Ms. Hemphill is a graduate of the MFA in Writing for Children and Young Adults program at Vermont College and holds an MA in English literature from Belmont University. Ms. Hemp- hill is a member of the Southern Artistry register at the Southern Arts Federation and is an Artist in Residence for the Tennessee Arts Commission.


  1. I'm with you, Helen. The only time I rigidly stuck to an "X pages/day" rule, my writing felt like homework. I'd rather write a good paragraph than ten crappy pages.

  2. I love your advice about what to tell other writers when they ask about your process. Great article!

  3. Great Article...I consider myself to be late night writer, even though I am I early riser which equals no sleep at all. BTW it's funny that you mention writing I come up with most of my ideas while in the's really the only place I can be to myself...seeing that I have roommates while in college!!!!

  4. I read somewhere that Toni Morrison (I think), gets up before daylight and does this whole ritual of lighting a candle of inspiration before writing. Assuming I could drag myself out of bed before having to drag my daughter out of bed, and assuming I could find a candle (my daughter keeps swiping mine) I would probably set my hair on fire at that hour and then guitily stare at a blank screen...and fall asleep with my head on the keyboard.
    I am a night owl, which clashes tremendously with an early rising spouse and child. I force myself to write mornings, revise afternoons (spent at the skating rink, five days a week while my daughter practices or teaches beginner classes). All the while my natural biorhythms are screaming at me "Something wrong here..." I am sort of counting down the days until I am an empty nester next year (or at least I will not be responsible for hauling Lily here there and everywhere), and I CAN write at night.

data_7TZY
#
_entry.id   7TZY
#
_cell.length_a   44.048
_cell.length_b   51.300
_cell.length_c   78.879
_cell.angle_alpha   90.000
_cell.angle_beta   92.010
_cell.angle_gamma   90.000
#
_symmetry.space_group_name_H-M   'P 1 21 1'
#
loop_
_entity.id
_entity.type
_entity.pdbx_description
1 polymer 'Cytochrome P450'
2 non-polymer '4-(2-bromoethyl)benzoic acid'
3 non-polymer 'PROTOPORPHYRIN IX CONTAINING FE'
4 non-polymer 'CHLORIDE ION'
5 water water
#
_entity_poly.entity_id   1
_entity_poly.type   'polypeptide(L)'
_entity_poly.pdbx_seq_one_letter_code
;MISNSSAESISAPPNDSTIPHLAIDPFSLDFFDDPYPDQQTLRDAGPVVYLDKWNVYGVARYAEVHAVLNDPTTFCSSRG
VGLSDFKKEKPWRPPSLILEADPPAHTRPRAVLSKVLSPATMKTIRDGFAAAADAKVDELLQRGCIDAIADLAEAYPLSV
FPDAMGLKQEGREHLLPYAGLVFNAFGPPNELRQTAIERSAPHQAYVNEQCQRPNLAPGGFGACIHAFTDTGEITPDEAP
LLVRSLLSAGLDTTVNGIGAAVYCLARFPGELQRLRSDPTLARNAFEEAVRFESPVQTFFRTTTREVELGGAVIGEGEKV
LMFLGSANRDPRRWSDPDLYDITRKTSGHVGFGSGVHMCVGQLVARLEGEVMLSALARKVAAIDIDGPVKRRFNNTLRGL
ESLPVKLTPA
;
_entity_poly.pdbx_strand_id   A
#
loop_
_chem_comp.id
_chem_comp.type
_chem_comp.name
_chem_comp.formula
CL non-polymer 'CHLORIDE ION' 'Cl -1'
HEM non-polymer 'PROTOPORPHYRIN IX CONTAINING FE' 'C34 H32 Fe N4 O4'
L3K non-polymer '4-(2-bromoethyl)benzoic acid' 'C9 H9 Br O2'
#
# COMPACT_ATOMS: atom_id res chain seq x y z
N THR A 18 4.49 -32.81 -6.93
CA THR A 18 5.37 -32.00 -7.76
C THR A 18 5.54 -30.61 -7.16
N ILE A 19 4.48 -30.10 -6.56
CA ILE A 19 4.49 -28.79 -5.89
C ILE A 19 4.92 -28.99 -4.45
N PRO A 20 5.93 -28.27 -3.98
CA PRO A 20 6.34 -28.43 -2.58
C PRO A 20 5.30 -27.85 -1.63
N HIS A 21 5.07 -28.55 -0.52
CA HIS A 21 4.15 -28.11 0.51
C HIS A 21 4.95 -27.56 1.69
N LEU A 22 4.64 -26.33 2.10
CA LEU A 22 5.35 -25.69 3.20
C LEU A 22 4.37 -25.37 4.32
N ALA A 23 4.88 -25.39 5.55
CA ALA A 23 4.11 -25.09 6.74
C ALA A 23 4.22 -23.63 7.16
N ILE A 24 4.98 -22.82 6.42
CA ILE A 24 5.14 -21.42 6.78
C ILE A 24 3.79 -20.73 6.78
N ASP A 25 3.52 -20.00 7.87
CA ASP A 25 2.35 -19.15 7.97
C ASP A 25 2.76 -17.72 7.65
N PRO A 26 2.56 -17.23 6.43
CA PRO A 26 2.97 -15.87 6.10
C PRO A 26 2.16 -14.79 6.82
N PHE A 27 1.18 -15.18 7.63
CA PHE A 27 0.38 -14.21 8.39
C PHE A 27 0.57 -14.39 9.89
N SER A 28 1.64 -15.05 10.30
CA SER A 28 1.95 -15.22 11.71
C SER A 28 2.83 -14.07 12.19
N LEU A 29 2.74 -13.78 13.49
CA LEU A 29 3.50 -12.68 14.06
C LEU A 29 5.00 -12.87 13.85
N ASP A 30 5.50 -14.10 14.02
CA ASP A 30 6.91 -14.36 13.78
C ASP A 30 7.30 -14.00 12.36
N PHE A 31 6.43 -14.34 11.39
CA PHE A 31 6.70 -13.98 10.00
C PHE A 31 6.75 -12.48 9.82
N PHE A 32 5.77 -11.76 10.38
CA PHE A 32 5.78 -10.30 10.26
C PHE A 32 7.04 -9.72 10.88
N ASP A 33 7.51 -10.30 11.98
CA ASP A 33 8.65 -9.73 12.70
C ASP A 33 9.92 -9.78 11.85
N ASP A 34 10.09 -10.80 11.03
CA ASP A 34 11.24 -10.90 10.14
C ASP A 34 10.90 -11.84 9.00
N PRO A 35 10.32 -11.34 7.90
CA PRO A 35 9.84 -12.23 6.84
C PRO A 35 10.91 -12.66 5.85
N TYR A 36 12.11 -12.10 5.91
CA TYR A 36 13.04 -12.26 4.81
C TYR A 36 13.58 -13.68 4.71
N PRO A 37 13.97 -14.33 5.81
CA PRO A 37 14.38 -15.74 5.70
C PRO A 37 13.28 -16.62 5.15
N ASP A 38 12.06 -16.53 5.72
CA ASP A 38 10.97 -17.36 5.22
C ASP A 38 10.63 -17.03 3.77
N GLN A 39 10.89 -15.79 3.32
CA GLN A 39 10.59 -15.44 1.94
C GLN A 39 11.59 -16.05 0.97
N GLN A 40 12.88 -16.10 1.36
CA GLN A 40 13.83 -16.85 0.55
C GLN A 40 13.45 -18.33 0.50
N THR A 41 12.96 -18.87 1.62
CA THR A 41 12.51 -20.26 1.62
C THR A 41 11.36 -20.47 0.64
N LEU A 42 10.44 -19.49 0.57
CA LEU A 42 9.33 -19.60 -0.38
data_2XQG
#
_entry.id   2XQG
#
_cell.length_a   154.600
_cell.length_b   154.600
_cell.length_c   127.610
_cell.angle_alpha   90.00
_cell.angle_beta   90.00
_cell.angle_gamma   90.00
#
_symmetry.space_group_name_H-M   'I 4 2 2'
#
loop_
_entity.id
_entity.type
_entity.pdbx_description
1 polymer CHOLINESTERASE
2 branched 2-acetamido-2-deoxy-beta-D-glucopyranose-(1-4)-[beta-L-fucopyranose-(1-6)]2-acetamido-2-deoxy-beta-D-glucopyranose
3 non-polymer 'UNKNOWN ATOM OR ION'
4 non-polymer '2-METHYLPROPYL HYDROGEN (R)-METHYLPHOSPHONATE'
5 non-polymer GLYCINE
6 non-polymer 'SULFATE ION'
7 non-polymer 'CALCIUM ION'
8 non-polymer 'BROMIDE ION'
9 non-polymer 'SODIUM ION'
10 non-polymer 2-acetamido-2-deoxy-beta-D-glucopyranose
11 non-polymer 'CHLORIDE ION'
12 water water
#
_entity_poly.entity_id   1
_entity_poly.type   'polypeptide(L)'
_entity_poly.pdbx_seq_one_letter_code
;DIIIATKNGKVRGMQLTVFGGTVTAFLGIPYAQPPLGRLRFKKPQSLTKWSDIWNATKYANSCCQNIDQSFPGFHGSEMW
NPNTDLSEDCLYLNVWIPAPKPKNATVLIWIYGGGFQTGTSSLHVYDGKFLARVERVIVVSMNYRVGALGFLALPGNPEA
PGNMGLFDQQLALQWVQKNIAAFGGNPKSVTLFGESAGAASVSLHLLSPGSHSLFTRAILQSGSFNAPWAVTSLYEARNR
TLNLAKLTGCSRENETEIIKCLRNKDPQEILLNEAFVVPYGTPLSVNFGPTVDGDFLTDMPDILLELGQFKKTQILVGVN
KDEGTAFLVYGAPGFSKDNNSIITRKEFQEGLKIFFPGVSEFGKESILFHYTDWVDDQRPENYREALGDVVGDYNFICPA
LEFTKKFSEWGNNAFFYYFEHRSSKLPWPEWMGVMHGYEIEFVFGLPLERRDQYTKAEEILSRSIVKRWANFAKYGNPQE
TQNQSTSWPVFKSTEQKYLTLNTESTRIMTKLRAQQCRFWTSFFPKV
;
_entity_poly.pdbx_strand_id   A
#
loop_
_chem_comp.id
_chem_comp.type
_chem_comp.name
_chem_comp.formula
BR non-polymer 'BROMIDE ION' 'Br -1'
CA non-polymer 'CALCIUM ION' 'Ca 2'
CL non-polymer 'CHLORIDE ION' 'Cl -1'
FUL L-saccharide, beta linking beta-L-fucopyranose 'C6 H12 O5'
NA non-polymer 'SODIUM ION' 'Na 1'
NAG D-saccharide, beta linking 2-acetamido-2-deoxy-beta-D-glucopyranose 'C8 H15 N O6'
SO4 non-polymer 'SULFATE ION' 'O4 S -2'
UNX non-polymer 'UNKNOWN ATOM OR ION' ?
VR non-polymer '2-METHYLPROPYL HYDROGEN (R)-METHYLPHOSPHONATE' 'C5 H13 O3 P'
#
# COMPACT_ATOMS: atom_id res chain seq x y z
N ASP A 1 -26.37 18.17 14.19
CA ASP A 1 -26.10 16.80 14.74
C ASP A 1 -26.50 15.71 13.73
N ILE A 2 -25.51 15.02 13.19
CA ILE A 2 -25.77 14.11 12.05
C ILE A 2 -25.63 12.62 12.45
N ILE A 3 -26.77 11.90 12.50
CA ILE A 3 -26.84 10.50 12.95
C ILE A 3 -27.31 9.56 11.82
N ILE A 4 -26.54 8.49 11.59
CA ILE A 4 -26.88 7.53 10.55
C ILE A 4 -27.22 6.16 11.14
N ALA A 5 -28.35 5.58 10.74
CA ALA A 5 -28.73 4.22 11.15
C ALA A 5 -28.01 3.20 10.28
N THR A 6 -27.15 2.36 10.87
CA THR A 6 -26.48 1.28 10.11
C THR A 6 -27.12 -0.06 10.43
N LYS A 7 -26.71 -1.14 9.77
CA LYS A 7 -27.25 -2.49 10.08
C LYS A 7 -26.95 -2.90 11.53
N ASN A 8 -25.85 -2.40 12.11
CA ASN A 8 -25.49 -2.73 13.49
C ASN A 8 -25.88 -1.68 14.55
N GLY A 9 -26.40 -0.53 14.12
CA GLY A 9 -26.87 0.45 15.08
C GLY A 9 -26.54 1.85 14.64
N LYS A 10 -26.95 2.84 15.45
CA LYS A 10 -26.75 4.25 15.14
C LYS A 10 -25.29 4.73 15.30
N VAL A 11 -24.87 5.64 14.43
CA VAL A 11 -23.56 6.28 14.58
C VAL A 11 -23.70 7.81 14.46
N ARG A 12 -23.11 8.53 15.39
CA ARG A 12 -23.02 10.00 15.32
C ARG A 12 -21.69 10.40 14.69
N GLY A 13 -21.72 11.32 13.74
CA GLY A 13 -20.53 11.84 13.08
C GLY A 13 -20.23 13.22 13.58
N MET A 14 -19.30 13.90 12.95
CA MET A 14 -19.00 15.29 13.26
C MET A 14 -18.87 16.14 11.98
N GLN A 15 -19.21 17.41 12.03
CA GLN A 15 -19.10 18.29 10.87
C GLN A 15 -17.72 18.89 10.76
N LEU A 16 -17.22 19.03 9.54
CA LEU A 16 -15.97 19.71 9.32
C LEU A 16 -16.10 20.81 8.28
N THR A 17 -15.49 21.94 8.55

I also remember reading about authors who check into a hotel (presumably very successful authors with BIG advances) to write, so they wont be bothered by lifes' petty annoyances...the cat sitting on your keyboard, the kid who calls because she forgot her art portfolio and it's her entire semester's grade, the persistent robo calls (which I dont answer, but it's still a ringing phone) from politicians, the school system, charities... I am looking forward not to checking into a hotel, but into our vacation house for extended periods of time next year (off season of course...we can't afford to rent our own house in the summer).

  5. Thanks, Helen, for posting your writing process so that I might feel "normal" when not following the "norm."

    Tracy, you host the best guests!

  6. Mary Ann, your post about the candle before dawn had me laughing out loud!

  7. Love the part about making up something rational to tell people, then just doing it your own way anyway! And a reminder to enjoy the journey (as it may be a meandering one!).

    Thank you, Helen, for the great suggestions, all given with humor and grace!

    Jessica Young

  8. And here I was, thinking I should put pants on. But no, I'm honoring my process.

    Funny that you said, "It’s pretty weird how many people want to have written but don’t care so much about the craft." I did a blog post at YA Fusion this week about things my father used to say, and that's pretty darn close to one of his favorite sayings that I forgot to use. He often said, "I would like TO HAVE DONE, as opposed to, I would like to DO." In my case, sometimes I enjoy the writing, other times, I would like to have written. Maybe even with my pants on.